At the 64th Berlinale there are fertile clumps of earth amongst the glitter. Agriculture in the age of the anthropocene is artfully depicted in a handful of films from around the world, creating a unique eco-cinema niche that spans the gamut from migrant tomato pickers in California to farmer terrorists in Taipei.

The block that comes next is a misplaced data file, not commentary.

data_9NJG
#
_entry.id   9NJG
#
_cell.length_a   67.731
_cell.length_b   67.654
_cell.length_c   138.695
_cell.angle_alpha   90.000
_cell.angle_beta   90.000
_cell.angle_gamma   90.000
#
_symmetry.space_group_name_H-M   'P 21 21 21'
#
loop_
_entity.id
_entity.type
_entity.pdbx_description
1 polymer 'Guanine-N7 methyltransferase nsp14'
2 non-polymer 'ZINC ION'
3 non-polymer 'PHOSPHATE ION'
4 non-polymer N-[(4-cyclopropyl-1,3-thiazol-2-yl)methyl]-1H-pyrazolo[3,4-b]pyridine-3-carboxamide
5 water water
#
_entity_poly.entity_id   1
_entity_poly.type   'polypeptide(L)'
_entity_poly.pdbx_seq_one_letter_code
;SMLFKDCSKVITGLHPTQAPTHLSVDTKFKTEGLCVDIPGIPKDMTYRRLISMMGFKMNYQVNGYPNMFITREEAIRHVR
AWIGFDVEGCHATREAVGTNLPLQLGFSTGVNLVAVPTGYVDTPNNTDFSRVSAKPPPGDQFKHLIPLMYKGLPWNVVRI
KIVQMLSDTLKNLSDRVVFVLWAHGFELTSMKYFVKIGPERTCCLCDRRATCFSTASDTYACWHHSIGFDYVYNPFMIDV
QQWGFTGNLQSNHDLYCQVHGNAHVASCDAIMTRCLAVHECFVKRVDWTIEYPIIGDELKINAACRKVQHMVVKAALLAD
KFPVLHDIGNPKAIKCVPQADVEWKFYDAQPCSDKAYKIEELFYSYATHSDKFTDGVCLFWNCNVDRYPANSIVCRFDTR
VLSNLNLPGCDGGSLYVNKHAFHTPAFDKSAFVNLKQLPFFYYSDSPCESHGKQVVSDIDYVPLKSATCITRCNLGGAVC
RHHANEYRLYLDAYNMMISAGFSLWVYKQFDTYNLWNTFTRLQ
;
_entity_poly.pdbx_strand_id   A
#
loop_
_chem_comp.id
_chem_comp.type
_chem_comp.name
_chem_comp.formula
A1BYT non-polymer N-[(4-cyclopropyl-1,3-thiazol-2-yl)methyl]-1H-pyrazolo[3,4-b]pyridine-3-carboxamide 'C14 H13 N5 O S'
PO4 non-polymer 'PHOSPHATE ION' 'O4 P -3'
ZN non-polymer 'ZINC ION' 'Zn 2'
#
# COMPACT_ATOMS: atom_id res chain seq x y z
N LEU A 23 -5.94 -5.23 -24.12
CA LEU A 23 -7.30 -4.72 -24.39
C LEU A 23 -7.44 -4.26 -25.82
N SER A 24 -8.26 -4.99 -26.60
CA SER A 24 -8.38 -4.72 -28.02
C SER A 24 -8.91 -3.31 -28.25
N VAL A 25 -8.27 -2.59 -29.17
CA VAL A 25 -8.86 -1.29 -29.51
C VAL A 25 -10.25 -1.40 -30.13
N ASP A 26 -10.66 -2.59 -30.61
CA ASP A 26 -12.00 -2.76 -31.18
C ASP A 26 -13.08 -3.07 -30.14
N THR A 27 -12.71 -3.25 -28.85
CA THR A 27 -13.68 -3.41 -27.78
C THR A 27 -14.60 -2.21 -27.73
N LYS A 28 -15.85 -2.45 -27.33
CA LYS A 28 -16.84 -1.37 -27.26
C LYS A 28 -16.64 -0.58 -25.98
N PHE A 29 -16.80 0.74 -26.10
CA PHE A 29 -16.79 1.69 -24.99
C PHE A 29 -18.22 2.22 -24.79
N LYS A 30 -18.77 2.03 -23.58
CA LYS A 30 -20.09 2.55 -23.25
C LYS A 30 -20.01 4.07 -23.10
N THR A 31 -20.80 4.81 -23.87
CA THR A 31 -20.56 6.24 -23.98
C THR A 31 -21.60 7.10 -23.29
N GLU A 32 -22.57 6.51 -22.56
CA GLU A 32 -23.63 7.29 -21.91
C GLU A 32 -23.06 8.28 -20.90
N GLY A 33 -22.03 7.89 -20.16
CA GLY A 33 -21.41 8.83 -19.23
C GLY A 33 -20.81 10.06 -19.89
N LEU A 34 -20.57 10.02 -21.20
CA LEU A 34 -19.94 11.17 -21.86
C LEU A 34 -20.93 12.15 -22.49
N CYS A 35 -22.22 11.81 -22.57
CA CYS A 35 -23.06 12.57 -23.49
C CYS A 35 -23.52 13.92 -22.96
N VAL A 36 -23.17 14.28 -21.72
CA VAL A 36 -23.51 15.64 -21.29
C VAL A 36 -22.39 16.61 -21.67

In Nước 2030, which means water in Vietnamese, director Nguyen-Vo Nghiem-Minh tells a story of a land submerged by rising sea levels. The scenery is not the apocalyptic floods of catastrophe films or news reports, but a realistic picture of fields of water dotted with “land for sale” signs floating on buoys and makeshift shacks on stilts. It is the scenery of every day life in a post-inundated world. Food security is an every day reality. The heroine, Sao, played by Quýnh Hoa, investigates the death of her husband on board the sterile decks of a floating farm run by a multi-national genetic engineering company. As Sao dreams of running through rice fields and receding waters, her former lover, a scientist managing one of the floating farms, fears the consequences of a high tech food product he helped engineer. The film combines elements of sci-fi, thriller, and romance genres to bring together a stunning vision of life in the midst of the severest form of climate change, or as the IMDB summarizes, “a near future Vietnam where global warming and rising seawater levels have forced cultivation to be done on floating farms, a strong-willed woman has to make a critical decision about her ex-lover, a suspect of her husband’s murder.”